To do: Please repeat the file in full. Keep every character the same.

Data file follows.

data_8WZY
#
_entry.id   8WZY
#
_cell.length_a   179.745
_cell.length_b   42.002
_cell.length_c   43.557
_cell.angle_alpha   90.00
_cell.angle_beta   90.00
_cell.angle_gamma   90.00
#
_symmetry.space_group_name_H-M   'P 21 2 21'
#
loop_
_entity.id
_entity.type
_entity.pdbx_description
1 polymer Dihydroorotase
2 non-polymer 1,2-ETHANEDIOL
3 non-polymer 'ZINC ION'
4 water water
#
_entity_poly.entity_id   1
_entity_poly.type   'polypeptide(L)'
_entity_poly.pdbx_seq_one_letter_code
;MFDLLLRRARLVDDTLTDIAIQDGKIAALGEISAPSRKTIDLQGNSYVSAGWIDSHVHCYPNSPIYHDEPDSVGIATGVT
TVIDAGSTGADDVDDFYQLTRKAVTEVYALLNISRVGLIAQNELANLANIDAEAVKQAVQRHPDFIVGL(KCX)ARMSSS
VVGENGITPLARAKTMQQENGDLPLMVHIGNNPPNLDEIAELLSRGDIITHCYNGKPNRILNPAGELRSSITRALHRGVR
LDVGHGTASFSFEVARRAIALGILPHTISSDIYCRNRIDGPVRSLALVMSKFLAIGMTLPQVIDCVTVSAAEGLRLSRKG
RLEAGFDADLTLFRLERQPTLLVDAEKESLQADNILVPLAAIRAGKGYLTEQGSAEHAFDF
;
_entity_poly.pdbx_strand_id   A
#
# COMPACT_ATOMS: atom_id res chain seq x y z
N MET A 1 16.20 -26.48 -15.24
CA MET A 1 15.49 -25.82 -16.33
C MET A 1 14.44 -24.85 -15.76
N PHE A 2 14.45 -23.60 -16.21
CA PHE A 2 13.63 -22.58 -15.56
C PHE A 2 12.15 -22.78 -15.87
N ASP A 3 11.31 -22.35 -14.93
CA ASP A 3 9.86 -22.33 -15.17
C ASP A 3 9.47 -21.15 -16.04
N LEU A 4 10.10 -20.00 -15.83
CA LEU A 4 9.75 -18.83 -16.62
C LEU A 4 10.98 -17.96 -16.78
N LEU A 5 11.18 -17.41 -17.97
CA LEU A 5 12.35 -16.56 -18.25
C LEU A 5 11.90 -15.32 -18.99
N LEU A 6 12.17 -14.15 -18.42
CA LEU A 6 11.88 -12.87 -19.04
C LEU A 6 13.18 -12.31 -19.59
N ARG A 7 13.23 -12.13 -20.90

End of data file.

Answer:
data_8WZY
#
_entry.id   8WZY
#
_cell.length_a   179.745
_cell.length_b   42.002
_cell.length_c   43.557
_cell.angle_alpha   90.00
_cell.angle_beta   90.00
_cell.angle_gamma   90.00
#
_symmetry.space_group_name_H-M   'P 21 2 21'
#
loop_
_entity.id
_entity.type
_entity.pdbx_description
1 polymer Dihydroorotase
2 non-polymer 1,2-ETHANEDIOL
3 non-polymer 'ZINC ION'
4 water water
#
_entity_poly.entity_id   1
_entity_poly.type   'polypeptide(L)'
_entity_poly.pdbx_seq_one_letter_code
;MFDLLLRRARLVDDTLTDIAIQDGKIAALGEISAPSRKTIDLQGNSYVSAGWIDSHVHCYPNSPIYHDEPDSVGIATGVT
TVIDAGSTGADDVDDFYQLTRKAVTEVYALLNISRVGLIAQNELANLANIDAEAVKQAVQRHPDFIVGL(KCX)ARMSSS
VVGENGITPLARAKTMQQENGDLPLMVHIGNNPPNLDEIAELLSRGDIITHCYNGKPNRILNPAGELRSSITRALHRGVR
LDVGHGTASFSFEVARRAIALGILPHTISSDIYCRNRIDGPVRSLALVMSKFLAIGMTLPQVIDCVTVSAAEGLRLSRKG
RLEAGFDADLTLFRLERQPTLLVDAEKESLQADNILVPLAAIRAGKGYLTEQGSAEHAFDF
;
_entity_poly.pdbx_strand_id   A
#
# COMPACT_ATOMS: atom_id res chain seq x y z
N MET A 1 16.20 -26.48 -15.24
CA MET A 1 15.49 -25.82 -16.33
C MET A 1 14.44 -24.85 -15.76
N PHE A 2 14.45 -23.60 -16.21
CA PHE A 2 13.63 -22.58 -15.56
C PHE A 2 12.15 -22.78 -15.87
N ASP A 3 11.31 -22.35 -14.93
CA ASP A 3 9.86 -22.33 -15.17
C ASP A 3 9.47 -21.15 -16.04
N LEU A 4 10.10 -20.00 -15.83
CA LEU A 4 9.75 -18.83 -16.62
C LEU A 4 10.98 -17.96 -16.78
N LEU A 5 11.18 -17.41 -17.97
CA LEU A 5 12.35 -16.56 -18.25
C LEU A 5 11.90 -15.32 -18.99
N LEU A 6 12.17 -14.15 -18.42
CA LEU A 6 11.88 -12.87 -19.04
C LEU A 6 13.18 -12.31 -19.59
N ARG A 7 13.23 -12.13 -20.90